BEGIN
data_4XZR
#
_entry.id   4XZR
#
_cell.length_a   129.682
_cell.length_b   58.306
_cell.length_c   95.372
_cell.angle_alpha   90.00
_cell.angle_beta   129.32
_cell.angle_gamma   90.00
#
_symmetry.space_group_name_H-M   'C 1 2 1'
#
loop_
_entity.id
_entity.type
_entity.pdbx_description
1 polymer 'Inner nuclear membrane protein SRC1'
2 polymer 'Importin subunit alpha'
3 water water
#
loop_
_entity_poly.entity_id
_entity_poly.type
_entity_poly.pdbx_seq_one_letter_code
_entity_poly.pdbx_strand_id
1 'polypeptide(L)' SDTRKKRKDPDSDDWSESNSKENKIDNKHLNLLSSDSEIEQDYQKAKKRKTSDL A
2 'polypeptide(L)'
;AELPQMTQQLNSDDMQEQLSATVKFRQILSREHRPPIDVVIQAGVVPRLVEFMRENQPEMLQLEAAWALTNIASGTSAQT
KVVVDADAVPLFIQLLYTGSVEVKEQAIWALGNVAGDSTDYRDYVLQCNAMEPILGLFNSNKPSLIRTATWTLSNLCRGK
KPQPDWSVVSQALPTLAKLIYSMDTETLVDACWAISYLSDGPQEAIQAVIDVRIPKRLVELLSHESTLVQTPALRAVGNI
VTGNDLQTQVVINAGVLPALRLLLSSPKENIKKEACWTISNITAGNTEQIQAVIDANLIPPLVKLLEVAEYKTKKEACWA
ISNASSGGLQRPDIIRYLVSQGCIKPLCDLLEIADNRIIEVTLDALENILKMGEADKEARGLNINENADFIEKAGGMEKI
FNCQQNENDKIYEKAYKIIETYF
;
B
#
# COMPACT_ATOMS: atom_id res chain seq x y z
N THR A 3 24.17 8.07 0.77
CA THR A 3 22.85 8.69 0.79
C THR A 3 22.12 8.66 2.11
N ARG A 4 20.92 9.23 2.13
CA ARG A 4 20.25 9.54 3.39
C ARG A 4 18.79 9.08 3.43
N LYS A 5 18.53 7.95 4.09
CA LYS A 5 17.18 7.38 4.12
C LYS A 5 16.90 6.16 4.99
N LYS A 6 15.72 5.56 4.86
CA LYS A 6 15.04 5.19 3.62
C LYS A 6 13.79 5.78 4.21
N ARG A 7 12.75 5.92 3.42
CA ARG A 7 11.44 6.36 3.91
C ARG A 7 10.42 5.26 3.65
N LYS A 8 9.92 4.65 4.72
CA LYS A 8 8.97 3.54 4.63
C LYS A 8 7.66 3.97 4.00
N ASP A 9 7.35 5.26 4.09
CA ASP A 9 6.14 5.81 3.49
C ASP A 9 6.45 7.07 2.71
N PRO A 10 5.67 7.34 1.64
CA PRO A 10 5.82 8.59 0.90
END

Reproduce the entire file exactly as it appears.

data_4XZR
#
_entry.id   4XZR
#
_cell.length_a   129.682
_cell.length_b   58.306
_cell.length_c   95.372
_cell.angle_alpha   90.00
_cell.angle_beta   129.32
_cell.angle_gamma   90.00
#
_symmetry.space_group_name_H-M   'C 1 2 1'
#
loop_
_entity.id
_entity.type
_entity.pdbx_description
1 polymer 'Inner nuclear membrane protein SRC1'
2 polymer 'Importin subunit alpha'
3 water water
#
loop_
_entity_poly.entity_id
_entity_poly.type
_entity_poly.pdbx_seq_one_letter_code
_entity_poly.pdbx_strand_id
1 'polypeptide(L)' SDTRKKRKDPDSDDWSESNSKENKIDNKHLNLLSSDSEIEQDYQKAKKRKTSDL A
2 'polypeptide(L)'
;AELPQMTQQLNSDDMQEQLSATVKFRQILSREHRPPIDVVIQAGVVPRLVEFMRENQPEMLQLEAAWALTNIASGTSAQT
KVVVDADAVPLFIQLLYTGSVEVKEQAIWALGNVAGDSTDYRDYVLQCNAMEPILGLFNSNKPSLIRTATWTLSNLCRGK
KPQPDWSVVSQALPTLAKLIYSMDTETLVDACWAISYLSDGPQEAIQAVIDVRIPKRLVELLSHESTLVQTPALRAVGNI
VTGNDLQTQVVINAGVLPALRLLLSSPKENIKKEACWTISNITAGNTEQIQAVIDANLIPPLVKLLEVAEYKTKKEACWA
ISNASSGGLQRPDIIRYLVSQGCIKPLCDLLEIADNRIIEVTLDALENILKMGEADKEARGLNINENADFIEKAGGMEKI
FNCQQNENDKIYEKAYKIIETYF
;
B
#
# COMPACT_ATOMS: atom_id res chain seq x y z
N THR A 3 24.17 8.07 0.77
CA THR A 3 22.85 8.69 0.79
C THR A 3 22.12 8.66 2.11
N ARG A 4 20.92 9.23 2.13
CA ARG A 4 20.25 9.54 3.39
C ARG A 4 18.79 9.08 3.43
N LYS A 5 18.53 7.95 4.09
CA LYS A 5 17.18 7.38 4.12
C LYS A 5 16.90 6.16 4.99
N LYS A 6 15.72 5.56 4.86
CA LYS A 6 15.04 5.19 3.62
C LYS A 6 13.79 5.78 4.21
N ARG A 7 12.75 5.92 3.42
CA ARG A 7 11.44 6.36 3.91
C ARG A 7 10.42 5.26 3.65
N LYS A 8 9.92 4.65 4.72
CA LYS A 8 8.97 3.54 4.63
C LYS A 8 7.66 3.97 4.00
N ASP A 9 7.35 5.26 4.09
CA ASP A 9 6.14 5.81 3.49
C ASP A 9 6.45 7.07 2.71
N PRO A 10 5.67 7.34 1.64
CA PRO A 10 5.82 8.59 0.90